Durable outcomes seen with robotic prolapse surgery


Robot-assisted prolapse surgery for apical multicompartment vaginal prolapse repair is a safe procedure with durable outcomes, according to a retrospective study undertaken by urologists at Beaumont Hospital, Royal Oak, MI.

Royal Oak, MI-Robot-assisted prolapse surgery for apical multicompartment vaginal prolapse repair is a safe procedure with durable outcomes, according to a retrospective study undertaken by urologists at Beaumont Hospital, Royal Oak, MI. 

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Co-author Michael Ehlert, MD, presented the findings from the review that included 100 women operated on by three urologists between 2007 and 2012.

“The published literature includes several series reporting on robot-assisted prolapse surgery, but many are small, and the short- and long-term complication rates as well as intraoperative events that might impact the patient’s long-term care are not well characterized,” said Dr. Ehlert, a fellow in female pelvic medicine and reconstructive surgery at Beaumont Hospital.

“The anatomic outcomes for our series compare favorably to previously reported data, as 92% of our patients were experiencing no vaginal bulge-related symptoms at last follow-up. However, we also documented several early and late postoperative complications that occurred at much higher rates than in the published literature. The complications were generally minor, but our data show there is continued risk for vaginal mesh or suture exposure despite abdominal placement of the mesh,” added Dr. Ehlert, who worked on the study with Melissa Fischer, MD, and colleagues.

The women in the series had a mean age of 61 years. About one-fourth of the patients had undergone prior prolapse surgery, 30% had a history of an anti-incontinence procedure, and about 60% had undergone hysterectomy before presenting for prolapse. According to the Pelvic Organ Prolapse Quantification staging system, 56% of women had Grade 3 prolapse and 30% had Grade 4.

Almost all women (94%) had a robotic sacrocolpopexy, while five women had sacrohysteropexy and one patient underwent robotic enterocele repair. Eighty-two women underwent concomitant surgical procedures, including anti-incontinence surgery (usually transobturator sling, 45%), hysterectomy (usually robotic, 37%), and additional vaginal repair (11%).

Mean OR time was about 4 hours, mean length of stay was 1.56 days, and median follow-up was 7.5 months (range, 0 to 50).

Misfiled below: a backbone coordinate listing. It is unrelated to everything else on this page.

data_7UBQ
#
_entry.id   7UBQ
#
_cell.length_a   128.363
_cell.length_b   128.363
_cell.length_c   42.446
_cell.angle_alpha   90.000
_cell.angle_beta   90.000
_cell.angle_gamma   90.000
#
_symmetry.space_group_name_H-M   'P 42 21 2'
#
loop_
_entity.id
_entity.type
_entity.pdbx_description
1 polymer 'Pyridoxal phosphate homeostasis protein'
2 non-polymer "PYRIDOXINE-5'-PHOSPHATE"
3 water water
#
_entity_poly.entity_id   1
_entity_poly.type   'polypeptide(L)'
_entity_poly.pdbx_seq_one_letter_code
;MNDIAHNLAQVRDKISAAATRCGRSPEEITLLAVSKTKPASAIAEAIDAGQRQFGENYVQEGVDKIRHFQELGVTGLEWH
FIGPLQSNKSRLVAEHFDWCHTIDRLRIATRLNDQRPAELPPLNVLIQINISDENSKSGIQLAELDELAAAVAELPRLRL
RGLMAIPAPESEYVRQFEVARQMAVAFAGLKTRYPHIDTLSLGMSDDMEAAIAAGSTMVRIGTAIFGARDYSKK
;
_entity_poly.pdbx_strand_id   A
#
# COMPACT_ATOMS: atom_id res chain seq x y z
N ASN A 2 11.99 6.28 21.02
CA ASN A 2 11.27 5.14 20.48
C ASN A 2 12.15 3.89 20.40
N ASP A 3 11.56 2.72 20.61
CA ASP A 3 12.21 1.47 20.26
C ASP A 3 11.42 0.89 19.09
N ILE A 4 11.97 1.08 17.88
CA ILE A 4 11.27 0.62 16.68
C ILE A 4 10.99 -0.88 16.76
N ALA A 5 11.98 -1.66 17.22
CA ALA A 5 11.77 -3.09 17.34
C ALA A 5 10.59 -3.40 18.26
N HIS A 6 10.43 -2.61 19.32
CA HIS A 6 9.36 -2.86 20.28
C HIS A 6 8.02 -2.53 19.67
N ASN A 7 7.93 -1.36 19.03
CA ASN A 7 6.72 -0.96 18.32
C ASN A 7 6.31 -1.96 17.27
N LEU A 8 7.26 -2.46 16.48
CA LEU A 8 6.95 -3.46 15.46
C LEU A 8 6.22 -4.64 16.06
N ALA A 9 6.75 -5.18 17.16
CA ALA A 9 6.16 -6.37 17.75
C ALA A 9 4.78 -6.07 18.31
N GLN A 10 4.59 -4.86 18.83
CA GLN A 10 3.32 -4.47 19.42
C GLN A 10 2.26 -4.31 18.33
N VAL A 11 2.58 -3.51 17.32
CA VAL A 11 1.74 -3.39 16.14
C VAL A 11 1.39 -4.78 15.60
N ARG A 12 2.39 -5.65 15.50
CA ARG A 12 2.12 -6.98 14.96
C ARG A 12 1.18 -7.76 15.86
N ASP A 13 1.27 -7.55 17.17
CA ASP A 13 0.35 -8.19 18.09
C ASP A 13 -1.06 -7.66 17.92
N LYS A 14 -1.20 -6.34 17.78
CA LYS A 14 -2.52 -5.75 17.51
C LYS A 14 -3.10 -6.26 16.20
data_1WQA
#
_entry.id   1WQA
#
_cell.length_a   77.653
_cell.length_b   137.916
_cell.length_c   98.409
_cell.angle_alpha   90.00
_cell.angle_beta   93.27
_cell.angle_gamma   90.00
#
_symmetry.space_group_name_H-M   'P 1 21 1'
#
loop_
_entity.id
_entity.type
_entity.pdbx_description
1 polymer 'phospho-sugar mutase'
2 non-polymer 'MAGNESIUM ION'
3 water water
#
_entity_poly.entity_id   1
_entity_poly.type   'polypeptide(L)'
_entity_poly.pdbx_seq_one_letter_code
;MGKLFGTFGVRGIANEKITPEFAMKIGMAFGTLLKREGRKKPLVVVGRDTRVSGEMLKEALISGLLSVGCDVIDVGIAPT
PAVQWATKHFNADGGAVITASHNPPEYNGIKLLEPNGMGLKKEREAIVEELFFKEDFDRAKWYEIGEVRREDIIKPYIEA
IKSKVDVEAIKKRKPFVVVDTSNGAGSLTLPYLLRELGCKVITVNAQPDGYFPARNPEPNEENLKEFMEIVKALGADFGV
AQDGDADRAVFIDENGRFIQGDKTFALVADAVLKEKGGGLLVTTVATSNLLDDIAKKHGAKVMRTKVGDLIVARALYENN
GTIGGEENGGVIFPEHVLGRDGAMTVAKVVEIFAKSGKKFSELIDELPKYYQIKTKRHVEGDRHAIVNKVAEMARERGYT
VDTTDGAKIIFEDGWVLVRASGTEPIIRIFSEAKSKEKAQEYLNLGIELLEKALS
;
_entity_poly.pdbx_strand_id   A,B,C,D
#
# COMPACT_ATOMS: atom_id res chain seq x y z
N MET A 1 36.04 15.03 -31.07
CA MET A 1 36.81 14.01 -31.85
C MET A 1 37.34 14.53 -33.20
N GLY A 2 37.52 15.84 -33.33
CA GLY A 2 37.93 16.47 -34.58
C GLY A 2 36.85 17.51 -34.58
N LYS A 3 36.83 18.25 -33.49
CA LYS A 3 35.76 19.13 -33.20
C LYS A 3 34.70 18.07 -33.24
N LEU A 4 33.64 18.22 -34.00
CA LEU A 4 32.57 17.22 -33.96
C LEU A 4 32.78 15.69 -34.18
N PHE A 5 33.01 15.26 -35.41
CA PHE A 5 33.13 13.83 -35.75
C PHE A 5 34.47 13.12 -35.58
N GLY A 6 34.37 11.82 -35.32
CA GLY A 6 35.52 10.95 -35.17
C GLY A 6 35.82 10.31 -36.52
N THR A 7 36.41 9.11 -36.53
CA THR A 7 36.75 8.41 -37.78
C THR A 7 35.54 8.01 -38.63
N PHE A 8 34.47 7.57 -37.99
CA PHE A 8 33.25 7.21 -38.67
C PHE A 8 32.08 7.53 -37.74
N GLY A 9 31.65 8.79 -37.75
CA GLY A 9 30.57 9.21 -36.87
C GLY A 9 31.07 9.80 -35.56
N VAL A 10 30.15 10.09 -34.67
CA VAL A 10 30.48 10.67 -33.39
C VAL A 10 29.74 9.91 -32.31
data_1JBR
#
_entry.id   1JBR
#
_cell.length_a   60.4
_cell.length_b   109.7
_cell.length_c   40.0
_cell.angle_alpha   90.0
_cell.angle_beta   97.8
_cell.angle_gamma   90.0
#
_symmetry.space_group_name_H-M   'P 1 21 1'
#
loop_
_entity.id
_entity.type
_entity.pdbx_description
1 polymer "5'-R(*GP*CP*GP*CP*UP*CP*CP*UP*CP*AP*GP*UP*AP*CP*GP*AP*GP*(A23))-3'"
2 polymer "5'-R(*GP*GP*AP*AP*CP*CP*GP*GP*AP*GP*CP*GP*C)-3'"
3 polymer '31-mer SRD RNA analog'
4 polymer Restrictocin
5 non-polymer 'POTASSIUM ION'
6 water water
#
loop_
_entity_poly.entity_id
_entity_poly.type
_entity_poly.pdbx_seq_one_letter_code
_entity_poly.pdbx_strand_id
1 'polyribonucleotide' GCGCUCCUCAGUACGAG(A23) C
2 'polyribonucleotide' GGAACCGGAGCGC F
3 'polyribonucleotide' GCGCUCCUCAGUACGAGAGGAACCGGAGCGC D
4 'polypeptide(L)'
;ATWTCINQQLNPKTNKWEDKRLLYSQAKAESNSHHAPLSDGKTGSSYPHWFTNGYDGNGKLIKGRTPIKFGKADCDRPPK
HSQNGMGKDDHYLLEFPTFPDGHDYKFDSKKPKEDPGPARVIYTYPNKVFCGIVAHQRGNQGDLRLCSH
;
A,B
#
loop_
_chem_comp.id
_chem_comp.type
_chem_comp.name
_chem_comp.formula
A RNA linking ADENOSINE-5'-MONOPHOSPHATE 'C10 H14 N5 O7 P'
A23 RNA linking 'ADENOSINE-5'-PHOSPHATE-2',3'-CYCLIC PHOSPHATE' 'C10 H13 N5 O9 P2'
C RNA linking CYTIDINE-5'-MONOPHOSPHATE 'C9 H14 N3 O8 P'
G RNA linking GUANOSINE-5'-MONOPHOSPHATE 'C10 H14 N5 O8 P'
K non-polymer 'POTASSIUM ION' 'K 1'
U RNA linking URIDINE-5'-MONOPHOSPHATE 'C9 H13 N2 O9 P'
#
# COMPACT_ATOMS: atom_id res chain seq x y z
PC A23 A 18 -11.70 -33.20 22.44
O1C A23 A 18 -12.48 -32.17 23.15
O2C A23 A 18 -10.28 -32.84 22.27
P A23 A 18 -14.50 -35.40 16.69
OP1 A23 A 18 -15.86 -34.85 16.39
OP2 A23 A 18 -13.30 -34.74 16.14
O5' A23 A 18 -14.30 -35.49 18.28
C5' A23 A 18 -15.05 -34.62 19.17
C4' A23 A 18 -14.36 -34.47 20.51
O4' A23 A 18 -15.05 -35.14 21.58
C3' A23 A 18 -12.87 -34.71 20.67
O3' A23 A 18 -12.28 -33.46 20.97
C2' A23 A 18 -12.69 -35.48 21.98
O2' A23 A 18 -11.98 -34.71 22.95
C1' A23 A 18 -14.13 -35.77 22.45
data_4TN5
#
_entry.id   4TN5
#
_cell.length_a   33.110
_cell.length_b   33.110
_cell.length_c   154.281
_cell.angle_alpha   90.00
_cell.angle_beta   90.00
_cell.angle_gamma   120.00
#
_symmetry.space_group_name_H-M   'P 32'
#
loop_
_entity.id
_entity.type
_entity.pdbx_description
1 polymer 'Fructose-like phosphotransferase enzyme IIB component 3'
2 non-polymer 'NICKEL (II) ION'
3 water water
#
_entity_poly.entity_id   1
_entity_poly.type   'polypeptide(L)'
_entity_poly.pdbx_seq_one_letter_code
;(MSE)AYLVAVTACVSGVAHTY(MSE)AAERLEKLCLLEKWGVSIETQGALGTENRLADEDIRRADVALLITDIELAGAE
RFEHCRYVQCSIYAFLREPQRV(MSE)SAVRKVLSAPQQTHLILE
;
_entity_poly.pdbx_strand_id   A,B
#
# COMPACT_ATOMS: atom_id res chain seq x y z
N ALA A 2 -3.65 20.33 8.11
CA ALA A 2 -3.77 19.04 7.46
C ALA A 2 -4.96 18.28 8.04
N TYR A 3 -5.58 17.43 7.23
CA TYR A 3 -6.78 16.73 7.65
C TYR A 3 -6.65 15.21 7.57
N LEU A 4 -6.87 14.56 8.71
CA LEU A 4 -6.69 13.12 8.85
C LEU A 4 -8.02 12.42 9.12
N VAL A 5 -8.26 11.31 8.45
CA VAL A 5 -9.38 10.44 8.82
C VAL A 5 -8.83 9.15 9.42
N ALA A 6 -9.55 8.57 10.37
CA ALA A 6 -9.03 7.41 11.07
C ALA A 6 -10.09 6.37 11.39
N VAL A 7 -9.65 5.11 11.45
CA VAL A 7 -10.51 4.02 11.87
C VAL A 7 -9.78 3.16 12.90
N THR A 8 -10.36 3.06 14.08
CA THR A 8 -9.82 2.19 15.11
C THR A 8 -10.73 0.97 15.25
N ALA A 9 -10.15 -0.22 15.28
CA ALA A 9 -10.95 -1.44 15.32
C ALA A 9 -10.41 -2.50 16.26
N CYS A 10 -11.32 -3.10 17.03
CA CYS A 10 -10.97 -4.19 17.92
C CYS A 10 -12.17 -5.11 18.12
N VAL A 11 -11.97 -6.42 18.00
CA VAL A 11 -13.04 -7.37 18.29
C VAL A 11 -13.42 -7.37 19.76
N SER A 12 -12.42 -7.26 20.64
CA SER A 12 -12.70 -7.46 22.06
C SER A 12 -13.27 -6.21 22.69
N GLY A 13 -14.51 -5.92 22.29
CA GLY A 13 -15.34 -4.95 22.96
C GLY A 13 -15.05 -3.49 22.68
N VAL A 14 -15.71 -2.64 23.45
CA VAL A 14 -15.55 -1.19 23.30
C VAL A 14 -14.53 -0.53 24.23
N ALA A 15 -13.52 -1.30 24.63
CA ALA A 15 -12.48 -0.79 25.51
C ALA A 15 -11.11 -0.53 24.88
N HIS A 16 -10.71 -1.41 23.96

Intraoperative complications included three cystotomies, two vaginotomies, and one serosal injury, all of which were repaired primarily without any implications for long-term patient care. In one patient, the procedure was converted to an open procedure after performing the vaginal mesh fixation because of limited visualization. The procedure was aborted in another patient who had adhesions, and she underwent vaginal mesh placement at another time.

Next: Early, long-term complications identified

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Early, long-term complications identified

Early complications (within 30 days) were identified in 34 patients. Clavien II events included single cases of deep venous thrombosis, transfusion, and intensive care unit admission for intraoperative desaturation. There was a single Clavien IIIb event, which was an incarcerated port-site hernia diagnosed on post-op day 2.

Twenty-two patients were identified as having long-term complications. Clavien II complications included five patients with an asymptomatic but palpable or visible mesh or suture material. Complications needing OR intervention (Clavien IIIb) included four cases of symptomatic mesh or suture exposure, one mesh erosion into the bladder, and one patient who was found to have a port-site hernia at 1 year post-op.

“Many of the asymptomatic women with palpable or visible mesh or suture had their procedure early in the series, when surgeons were using braided polyester sutures. Currently, one of the surgeons is using polydioxanone and the other two use expanded polytetrafluoroethylene,” Dr. Ehlert said.

Of the eight women in the series who had a symptomatic bulge, seven had a Grade 3 anterior or posterior compartment on exam, and six of those seven women underwent further vaginal repair at a mean of about 8 months post-op. At last available follow-up in 95 women, 14 women had Grade 2 prolapse and seven patients had Grade 3 prolapse. The rest were Grade 0 or 1.

“None of our collected datapoints was found to independently predict recurrent prolapse in multivariate logistic regression analysis,” Dr. Ehlert said.

He acknowledged that the series suffered from limited follow-up for many women who likely resumed care with their referring physician. However, Dr. Ehlert noted the investigators were trying to address that issue by contacting women and inviting them to return for a visit, and they were also expanding their series to include cases performed from January 2013 onward.

Dr. Ehlert reported the findings at the AUA annual meeting in Orlando, FL.

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